LOS ANGELES -- Kobe Bryant said that the Los Angeles Lakers' win over the rival Boston Celtics in June was the most satisfying of all of his five championships. The ring he received Tuesday night was fitting of such an accomplishment.
"We were successful in revolutionizing championship ring history," said Jason Arasheben, owner of Jason of Beverly Hills, the jeweler commissioned with producing the estimated 60 rings that were handed out to the nine remaining Lakers players from last season, plus coaches, front office members, owners and support staff before the team opened up the 2010-11 regular season with a 112-110 win over the Houston Rockets.
What makes the rings unique is that one of the basketballs used during Game 7 of the NBA Finals was cut up and portions of the leather was used on the underside of the ring.
Arasheben, a personal friend of Joey and Jesse Buss -- sons of owner Dr. Jerry Buss -- won the bid to design the Lakers' 2009 championship ring, and he enhanced the 2010 design.
"We put even more diamonds, over three karats," Arasheben said. The ring also features 16 oversized diamonds to represent the 16 titles in franchise history.
Lakers senior vice president of business operations Tim Harris said the two requirements for the ring were that it had to be unmistakable in representing the Lakers brand and it had to be big.
"It has to be big, it has to be large," Harris said of the design instructions.
Each player's ring also features a 3-dimensional sculpture of his face, an upgrade from the laser-cut faces on the 2009 rings.
It is the 13th ring in Lakers head coach Phil Jackson's collection as a coach and a player, and he said that sometimes rings become so intricate that they're "unwearable."
"But, seeing as Dr. Buss designed this one, it's terrific," Jackson said.
Once Jackson was presented with his 11th championship ring as an NBA head coach and fifth with Los Angeles by commissioner David Stern and Lakers executive VP of business operations Jeanie Buss, Bryant and Derek Fisher followed their teammates one by one to center court to receive their fifth each -- matching the totals of Kareem Abdul-Jabbar and Magic Johnson.
"We couldn't have done it without you," Bryant told the roaring sellout crowd. "But none of this would have been possible without the greatest team owner in team sports. So please give it up for Jerry Buss."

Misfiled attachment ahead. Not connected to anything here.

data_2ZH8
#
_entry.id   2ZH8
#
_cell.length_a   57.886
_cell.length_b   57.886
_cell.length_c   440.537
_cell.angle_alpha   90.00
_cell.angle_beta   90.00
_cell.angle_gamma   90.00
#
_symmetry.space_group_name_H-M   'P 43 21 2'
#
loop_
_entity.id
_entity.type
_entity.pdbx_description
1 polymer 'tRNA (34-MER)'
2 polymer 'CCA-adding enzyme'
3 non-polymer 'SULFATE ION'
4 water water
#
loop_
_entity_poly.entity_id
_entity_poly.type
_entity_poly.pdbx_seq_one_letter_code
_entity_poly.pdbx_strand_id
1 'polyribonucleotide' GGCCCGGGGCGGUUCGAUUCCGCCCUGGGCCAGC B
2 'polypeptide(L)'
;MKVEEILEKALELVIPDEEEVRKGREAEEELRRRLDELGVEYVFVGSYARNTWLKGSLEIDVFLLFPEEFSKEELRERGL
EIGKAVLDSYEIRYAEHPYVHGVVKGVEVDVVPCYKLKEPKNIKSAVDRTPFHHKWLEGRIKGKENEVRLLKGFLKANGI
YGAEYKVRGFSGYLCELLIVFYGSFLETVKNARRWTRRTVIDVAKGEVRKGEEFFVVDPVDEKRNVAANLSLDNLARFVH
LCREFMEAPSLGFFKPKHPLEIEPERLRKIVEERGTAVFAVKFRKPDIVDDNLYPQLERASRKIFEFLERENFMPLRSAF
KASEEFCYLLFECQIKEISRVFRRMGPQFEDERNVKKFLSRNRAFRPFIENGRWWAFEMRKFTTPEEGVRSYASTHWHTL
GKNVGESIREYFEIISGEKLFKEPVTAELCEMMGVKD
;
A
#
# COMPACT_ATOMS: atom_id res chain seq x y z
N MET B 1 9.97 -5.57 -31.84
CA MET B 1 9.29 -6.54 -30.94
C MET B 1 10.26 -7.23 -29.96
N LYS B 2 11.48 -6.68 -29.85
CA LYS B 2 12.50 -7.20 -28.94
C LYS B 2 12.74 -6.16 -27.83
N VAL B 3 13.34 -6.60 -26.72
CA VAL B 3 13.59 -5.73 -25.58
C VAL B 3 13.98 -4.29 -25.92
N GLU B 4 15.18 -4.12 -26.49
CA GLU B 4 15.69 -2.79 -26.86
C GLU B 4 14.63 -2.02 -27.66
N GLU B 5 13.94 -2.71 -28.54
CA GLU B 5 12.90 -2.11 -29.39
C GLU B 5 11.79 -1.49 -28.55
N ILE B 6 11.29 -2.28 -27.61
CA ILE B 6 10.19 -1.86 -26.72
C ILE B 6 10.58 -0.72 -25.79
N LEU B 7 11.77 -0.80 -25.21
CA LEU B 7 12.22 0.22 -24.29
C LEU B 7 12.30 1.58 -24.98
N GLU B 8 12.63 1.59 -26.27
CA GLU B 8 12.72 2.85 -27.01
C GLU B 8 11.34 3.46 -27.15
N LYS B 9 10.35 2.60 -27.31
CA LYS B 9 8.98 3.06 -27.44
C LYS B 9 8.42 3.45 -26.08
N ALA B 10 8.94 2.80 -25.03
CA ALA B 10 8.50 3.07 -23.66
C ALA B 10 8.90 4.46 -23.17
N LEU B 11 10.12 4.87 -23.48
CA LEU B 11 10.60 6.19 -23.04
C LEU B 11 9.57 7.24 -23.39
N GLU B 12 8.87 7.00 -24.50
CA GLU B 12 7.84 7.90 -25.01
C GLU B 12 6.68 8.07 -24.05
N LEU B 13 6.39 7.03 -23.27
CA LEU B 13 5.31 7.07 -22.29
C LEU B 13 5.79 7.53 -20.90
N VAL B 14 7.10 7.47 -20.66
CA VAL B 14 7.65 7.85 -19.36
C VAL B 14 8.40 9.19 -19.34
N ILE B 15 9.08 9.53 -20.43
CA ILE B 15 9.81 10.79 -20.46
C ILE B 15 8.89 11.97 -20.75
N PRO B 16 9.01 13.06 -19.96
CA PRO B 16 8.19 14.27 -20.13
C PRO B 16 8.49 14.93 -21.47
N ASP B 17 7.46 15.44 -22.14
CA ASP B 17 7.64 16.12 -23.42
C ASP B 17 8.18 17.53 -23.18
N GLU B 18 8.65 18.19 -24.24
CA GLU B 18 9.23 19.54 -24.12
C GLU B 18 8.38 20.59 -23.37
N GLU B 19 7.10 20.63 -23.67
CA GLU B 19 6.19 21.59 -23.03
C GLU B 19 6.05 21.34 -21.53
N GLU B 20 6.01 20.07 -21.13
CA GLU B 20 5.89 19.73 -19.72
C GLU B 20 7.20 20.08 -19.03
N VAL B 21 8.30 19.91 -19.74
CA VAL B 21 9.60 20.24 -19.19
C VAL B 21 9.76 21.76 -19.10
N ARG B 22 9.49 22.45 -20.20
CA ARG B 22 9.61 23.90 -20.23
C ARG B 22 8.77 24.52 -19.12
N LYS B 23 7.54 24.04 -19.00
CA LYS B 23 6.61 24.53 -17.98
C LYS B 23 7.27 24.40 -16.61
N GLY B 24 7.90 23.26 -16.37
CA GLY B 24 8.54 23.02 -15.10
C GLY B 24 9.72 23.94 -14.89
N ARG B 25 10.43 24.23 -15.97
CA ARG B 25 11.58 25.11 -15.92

The cost of each ring was not divulged, but the effort that went into designing and creating them suggests that its exorbitant value could probably eclipse any before it.
Abdul-Jabbar, who attended the ceremony, acknowledged that the size and price of his rings has been dwarfed by the ones of this generation.
"I think that's just a function of the fact that the game has become so popular and it's become a major part of what people see as entertainment. So everything around it has gotten more extravagant -- and in some cases, outlandish," the Hall of Famer and NBA career scoring champ said with a smile. "It was nothing like this. It was low key, not on national TV or anything. We were just sharing it with the Laker fans who were there. Now it's very much a Hollywood production."
Harris said that each player will be presented with one ring for himself and another ring for his spouse or significant other.
When asked if the team would provide an additional ring for Ron Artest after he raffles his off to raise money for mental health awareness, Harris said, "We'll deal with that on the back end."
"I'm really happy for [Artest]," Rockets coach Rick Adelman said. "He's been through a heck of a lot the last few years and he's had to keep some discipline in him. And coming in here with the world champs, he was able to fit in and get a ring."
A mere 131 days after winning the title, the Lakers opened their season by pulling out a win versus Houston -- the club Artest spent the 2008-09 season with before signing a five-year, $33.5 million deal with the same team that eliminated the Rockets from the playoffs in a chippy seven-game series.
Sometimes, all this ring-ceremony hoopla can become a distraction. In their 10 previous banner unveilings in Los Angeles, the Lakers lost four times -- twice during the "Showtime" era, when Johnson and Abdul-Jabbar were the marquee names.
In 1985, Cleveland beat Pat Riley's squad that had begun the defense of its title with a 4-0 road trip. In 1982, Golden State administered a 132-117 pounding at the Forum -- the worst loss by a defending NBA champion on banner night until 2006, when the Riley-coached Heat got trounced 108-66 by Chicago.
"It was an emotional night for them, so we knew that if we jumped on them early, we'd have a shot to steal this one," said Rockets forward Shane Battier. "But they showed a lot of resolve. They're the team to beat, and the road to the championship still goes through them."
The Rockets stayed in their dressing room while the ceremony was going on, just like the Bulls did before facing Miami.
"There's no reason to be out there, unless we get raffle tickets from Ron tonight," Adelman joked. "I thought he may give me a few, but he didn't offer any."
The Lakers eventually will get rings to four players no longer in purple and gold -- Jordan Farmar (New Jersey), Josh Powell (Atlanta), D.J. Mbenga (New Orleans) and Adam Morrison (waived by Washington).
Dave McMenamin covers the Lakers for ESPNLosAngeles.com. Follow him on Twitter. Information from The Associated Press was used in this report.